New Zealand's new permanent residents are now less skilled than five years ago, due to some international students exploiting the student visa scheme, official documents say.
That is the assessment of Ministry of Business, Innovation and Employment officials, advising ministers on the impact of changes the Labour-led government wants to make to remove 'back-door' residence for students wanting to study, and then settle, in New Zealand.
Students can work in New Zealand after they finish studying and this has allowed some people who would not otherwise have qualified to get permanent residence, Official Information Act documents say.
Officials said these regulations have been a factor in "the gradual decline in the average skill level of new permanent migrants" over the last five years.
Students from countries like India are much more likely to become residents, the documents say, suggesting they may be "more driven by migration prospects than quality education".
The papers also warn there is a risk of students working full or part-time "displacing domestic labour and suppressing wages", but there was not enough data to gauge the full extent.
In 2013, the National government relaxed English language proficiency standards, which resulted in the number of students from the Indian market going from about 8000 in that year, to just over 19,000 two years later.
It tightened the standards up again in subsequent years, and those numbers dropped back to about 16,000 last year.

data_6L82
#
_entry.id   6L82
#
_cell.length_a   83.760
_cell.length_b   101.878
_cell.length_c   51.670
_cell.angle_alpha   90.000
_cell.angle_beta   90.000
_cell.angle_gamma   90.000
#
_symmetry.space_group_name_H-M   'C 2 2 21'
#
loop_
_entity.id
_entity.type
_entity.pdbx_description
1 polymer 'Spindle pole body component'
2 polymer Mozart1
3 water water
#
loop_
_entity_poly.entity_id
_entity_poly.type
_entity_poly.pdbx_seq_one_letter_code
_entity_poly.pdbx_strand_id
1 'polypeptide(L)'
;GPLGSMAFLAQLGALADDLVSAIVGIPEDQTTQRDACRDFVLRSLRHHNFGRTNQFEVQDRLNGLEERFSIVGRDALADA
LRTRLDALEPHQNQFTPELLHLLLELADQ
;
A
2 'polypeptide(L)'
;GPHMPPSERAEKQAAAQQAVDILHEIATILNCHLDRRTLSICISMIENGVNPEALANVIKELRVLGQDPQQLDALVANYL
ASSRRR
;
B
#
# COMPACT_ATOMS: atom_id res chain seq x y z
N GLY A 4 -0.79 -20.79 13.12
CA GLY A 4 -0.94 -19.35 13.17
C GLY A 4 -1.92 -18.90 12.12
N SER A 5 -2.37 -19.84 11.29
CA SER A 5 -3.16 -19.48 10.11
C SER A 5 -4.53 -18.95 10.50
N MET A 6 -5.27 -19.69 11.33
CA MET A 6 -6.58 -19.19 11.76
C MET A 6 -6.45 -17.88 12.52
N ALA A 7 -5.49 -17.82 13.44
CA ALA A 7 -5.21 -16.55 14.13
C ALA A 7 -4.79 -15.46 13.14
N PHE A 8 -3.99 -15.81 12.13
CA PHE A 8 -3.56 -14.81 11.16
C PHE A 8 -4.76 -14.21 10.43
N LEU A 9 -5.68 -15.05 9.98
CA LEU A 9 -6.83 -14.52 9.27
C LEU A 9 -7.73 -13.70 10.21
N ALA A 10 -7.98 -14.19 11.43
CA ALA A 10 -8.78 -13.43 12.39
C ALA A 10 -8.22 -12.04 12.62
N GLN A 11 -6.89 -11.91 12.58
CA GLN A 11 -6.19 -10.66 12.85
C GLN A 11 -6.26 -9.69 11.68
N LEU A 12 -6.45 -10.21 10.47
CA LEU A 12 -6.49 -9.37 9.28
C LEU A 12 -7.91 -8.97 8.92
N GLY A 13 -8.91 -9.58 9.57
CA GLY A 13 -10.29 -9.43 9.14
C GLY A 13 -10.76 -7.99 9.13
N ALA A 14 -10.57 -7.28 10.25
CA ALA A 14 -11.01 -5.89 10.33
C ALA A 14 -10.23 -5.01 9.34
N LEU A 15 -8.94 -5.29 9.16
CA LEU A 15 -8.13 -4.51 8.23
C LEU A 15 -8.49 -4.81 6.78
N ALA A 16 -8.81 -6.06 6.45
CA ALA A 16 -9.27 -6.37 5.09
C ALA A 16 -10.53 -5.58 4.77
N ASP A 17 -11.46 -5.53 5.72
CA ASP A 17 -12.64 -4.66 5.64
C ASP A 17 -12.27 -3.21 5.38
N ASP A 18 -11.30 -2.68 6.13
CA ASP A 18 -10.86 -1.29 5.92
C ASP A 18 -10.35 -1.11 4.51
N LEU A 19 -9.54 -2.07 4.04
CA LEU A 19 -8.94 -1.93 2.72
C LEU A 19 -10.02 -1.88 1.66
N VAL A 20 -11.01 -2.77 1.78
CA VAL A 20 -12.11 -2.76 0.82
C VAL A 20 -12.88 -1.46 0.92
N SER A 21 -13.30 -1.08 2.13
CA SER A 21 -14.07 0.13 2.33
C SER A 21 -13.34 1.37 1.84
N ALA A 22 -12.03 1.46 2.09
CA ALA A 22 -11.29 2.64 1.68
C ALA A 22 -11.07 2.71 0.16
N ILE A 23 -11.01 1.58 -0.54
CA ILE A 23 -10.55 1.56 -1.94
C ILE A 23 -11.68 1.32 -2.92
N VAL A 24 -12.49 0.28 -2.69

But the government now wants to limit the number of international students who can work to those studying at degree, or equivalent, level.
Officials say 12,000 students who were able to get an 'open post-study visa' last year, leading to residence, would not have been able to do so if the proposed new rules had been in place.
The documents also outline risks to cracking down on student visas including less money for the international education sectors, and an uncertain future for some tertiary institutions, creating short term labour shortages and damaging international relations.
Immigration Minister Ian Lees-Galloway said it was a concern to him in opposition, and continues to be one for him as minister.
"That there are some people who by virtue of studying in New Zealand, get points towards residency that helps them achieve residency when they wouldn't otherwise based on their skill level."
National's immigration spokesperson Simon Bridges has defended his government's handling of the visa scheme.
"This is a sector that's provided billions of dollars for New Zealand, it's a quality sector and I think the new government needs to be very careful before they started playing around with that and putting $3 or $4 billion at jeopardy".